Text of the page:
6 thoughts on “Research finds the greatest barrier to conducting prescribed fires is lack of capacity and funding”

  1. These researchers missed the boat. There is unlimited money for prescribed fire. It’s available along with 25,000 burners from May 1 to November 1. They have $4.5 billion this year. All you have to do is follow National Fires R. O. C. On Instagram to see that we are applying managed fire, restoration wildfire, unplanned fire use to the tune of several million acres every summer. “Managed Fire” is prescription fire in every way. There is no money available in the off season.

  2. I was the burn boss at the former Army base near Monterey California managed by the Army Corps of Engineers and BRAC both from the Department of Defense. We had almost limited resources. The objectives for the burn were to clear the vegetation using prescribed fire so that unexploded ordnance could be removed from the surface and the land returned to the public as well as meeting resource objectives of returning fire adapted vegetation to the sites . Suppression resources, ignition resources, and support by the Army were no issue. Liability was not an issue because the DOD was the backer. Timing of the burn was such that it had a very narrow window in the fall often during fire season. The Navy post Graduate school even supported the burn by supplying meteorological support. The biggest problem was Air Quality form meeting smoke dispersion needs and restrictions on burn days due to AQ. So even with all the support and money needed AQ was still the biggest problem . I burned from 1998 until 2018 when the funding stopped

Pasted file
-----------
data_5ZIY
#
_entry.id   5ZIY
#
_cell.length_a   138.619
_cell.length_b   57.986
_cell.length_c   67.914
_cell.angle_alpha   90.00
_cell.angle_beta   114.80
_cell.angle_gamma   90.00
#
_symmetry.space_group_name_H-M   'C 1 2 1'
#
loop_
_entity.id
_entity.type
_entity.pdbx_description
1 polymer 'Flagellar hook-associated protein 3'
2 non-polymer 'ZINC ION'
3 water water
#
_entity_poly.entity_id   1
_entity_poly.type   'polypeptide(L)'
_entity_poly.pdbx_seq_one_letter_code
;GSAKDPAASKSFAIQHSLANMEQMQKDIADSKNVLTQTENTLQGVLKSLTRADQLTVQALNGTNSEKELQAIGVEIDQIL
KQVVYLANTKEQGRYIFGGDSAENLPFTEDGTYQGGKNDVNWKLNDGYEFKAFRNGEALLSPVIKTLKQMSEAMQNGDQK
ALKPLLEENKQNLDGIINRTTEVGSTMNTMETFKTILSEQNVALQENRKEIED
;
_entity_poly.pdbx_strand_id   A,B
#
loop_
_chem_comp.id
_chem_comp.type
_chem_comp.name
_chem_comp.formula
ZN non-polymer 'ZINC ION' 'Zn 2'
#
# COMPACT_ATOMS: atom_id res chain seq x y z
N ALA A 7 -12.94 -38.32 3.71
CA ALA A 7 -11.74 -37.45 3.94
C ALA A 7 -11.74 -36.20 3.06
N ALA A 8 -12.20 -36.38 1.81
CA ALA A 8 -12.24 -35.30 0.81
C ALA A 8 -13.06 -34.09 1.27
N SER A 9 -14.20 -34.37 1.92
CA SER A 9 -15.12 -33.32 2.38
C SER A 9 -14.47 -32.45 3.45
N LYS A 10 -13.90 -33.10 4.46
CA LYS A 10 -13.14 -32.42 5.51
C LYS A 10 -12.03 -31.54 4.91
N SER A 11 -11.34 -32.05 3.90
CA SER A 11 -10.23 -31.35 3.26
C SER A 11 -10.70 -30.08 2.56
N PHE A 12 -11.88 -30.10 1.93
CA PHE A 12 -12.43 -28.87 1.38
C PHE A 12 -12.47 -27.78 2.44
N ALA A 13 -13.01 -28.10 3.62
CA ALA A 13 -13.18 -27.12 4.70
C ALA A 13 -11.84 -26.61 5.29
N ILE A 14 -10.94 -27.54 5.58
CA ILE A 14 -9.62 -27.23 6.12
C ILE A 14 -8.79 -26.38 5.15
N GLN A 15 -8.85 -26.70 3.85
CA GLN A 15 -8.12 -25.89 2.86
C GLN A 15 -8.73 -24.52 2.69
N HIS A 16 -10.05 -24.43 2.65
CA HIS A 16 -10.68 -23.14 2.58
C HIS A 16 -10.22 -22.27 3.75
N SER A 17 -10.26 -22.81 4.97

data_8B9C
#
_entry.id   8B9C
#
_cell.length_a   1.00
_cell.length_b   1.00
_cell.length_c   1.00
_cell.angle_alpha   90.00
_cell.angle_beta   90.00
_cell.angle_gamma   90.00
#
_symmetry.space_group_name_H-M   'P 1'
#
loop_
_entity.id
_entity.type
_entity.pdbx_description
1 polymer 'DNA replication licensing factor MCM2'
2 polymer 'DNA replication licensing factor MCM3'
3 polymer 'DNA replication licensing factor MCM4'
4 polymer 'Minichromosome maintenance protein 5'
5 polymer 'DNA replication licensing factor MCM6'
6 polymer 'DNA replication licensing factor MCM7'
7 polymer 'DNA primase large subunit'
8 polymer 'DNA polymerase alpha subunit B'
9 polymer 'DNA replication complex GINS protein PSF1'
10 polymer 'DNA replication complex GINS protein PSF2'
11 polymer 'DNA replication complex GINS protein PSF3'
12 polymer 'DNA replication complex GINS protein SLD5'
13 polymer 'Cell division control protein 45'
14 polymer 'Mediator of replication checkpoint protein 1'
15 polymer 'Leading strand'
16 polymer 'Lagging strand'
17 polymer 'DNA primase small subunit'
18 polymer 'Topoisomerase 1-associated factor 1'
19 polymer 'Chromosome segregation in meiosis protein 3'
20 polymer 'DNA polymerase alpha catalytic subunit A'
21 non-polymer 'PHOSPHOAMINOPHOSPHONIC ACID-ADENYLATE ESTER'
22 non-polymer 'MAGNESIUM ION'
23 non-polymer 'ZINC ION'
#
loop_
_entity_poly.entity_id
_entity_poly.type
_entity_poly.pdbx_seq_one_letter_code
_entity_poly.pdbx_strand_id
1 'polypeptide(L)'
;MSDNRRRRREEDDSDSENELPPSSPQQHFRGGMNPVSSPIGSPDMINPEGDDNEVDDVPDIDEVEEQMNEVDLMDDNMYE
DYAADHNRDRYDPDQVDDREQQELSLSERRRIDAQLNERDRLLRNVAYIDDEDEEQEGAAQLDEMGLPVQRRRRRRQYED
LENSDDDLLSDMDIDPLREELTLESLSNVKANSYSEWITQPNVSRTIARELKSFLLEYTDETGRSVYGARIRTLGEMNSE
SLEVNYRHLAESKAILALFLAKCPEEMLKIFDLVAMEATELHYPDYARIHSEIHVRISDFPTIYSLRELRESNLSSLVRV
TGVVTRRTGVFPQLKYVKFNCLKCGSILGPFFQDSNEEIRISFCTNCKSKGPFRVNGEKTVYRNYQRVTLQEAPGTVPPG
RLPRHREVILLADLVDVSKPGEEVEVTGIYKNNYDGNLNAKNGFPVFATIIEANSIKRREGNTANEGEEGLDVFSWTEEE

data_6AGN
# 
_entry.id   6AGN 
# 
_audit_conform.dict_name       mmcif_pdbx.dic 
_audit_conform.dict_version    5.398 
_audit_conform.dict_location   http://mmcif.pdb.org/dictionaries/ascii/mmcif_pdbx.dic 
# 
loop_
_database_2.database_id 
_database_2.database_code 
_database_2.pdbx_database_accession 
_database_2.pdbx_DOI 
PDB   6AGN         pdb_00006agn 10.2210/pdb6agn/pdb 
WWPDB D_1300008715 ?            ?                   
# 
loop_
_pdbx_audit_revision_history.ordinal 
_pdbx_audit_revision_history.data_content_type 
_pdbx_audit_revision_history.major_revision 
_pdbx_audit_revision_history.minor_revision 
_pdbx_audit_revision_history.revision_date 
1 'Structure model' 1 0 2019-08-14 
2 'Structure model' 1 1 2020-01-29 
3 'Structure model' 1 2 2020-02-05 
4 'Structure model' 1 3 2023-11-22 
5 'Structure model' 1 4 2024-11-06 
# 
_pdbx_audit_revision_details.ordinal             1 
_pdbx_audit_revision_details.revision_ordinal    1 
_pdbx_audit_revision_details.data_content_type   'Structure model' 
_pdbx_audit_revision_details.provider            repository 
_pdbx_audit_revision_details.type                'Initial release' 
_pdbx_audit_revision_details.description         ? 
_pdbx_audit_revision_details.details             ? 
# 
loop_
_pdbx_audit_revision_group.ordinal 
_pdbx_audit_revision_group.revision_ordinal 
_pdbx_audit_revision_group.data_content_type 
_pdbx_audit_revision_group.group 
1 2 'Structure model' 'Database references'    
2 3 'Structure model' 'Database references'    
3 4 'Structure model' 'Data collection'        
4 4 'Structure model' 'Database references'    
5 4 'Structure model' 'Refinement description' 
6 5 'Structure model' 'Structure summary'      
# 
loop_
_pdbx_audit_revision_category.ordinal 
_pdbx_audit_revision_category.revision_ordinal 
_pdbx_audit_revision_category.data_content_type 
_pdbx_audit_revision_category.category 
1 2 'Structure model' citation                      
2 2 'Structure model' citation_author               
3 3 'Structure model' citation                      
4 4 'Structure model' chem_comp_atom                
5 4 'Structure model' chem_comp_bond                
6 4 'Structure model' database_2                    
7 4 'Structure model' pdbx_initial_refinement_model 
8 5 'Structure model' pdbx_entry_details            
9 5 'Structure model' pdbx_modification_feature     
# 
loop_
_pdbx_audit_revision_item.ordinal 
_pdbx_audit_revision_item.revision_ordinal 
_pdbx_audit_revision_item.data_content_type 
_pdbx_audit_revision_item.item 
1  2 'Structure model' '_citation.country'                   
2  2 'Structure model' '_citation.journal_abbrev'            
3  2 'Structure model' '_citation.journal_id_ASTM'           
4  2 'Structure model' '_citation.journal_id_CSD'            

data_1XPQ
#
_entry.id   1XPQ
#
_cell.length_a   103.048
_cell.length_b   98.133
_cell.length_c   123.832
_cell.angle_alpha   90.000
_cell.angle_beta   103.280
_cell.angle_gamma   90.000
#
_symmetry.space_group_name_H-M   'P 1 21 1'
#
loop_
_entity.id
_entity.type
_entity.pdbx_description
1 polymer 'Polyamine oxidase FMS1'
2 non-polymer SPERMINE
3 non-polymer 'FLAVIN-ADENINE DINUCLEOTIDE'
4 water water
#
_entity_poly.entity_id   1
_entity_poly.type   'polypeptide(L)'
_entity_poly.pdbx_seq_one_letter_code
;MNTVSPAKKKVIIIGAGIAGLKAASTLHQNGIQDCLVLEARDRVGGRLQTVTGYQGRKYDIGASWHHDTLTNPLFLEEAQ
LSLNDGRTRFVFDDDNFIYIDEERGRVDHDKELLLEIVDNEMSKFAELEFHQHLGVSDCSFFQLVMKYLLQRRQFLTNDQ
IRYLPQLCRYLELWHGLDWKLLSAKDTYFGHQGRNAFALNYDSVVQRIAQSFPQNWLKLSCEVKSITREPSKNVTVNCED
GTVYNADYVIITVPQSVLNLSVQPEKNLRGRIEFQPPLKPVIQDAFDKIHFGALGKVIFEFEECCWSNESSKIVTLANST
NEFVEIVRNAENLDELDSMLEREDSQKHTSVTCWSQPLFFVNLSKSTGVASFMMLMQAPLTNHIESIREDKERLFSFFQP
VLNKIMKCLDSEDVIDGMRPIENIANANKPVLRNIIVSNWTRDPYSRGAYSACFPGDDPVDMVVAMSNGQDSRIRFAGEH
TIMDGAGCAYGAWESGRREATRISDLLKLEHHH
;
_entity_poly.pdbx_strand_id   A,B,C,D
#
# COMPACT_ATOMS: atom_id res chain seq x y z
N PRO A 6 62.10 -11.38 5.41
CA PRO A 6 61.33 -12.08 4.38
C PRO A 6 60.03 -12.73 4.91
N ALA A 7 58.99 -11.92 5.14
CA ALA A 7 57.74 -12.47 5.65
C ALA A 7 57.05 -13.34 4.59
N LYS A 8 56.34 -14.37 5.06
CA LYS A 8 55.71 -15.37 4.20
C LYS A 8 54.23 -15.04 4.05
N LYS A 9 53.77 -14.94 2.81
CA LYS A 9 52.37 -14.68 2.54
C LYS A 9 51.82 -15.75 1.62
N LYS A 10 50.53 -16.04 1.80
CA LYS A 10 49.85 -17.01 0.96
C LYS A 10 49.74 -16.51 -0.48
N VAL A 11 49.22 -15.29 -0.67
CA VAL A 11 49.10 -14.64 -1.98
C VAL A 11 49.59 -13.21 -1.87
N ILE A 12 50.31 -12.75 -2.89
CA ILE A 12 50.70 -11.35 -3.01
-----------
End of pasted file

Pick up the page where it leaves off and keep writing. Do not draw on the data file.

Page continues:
3. “No money available during off season”
    That is the very time the money is needed. Especially on the west coast. To do intentipnalprescribed fire ignition during fire season is asking for problems. It is difficult at best to accomplish burning with the active environmental extremist groups on the west coast.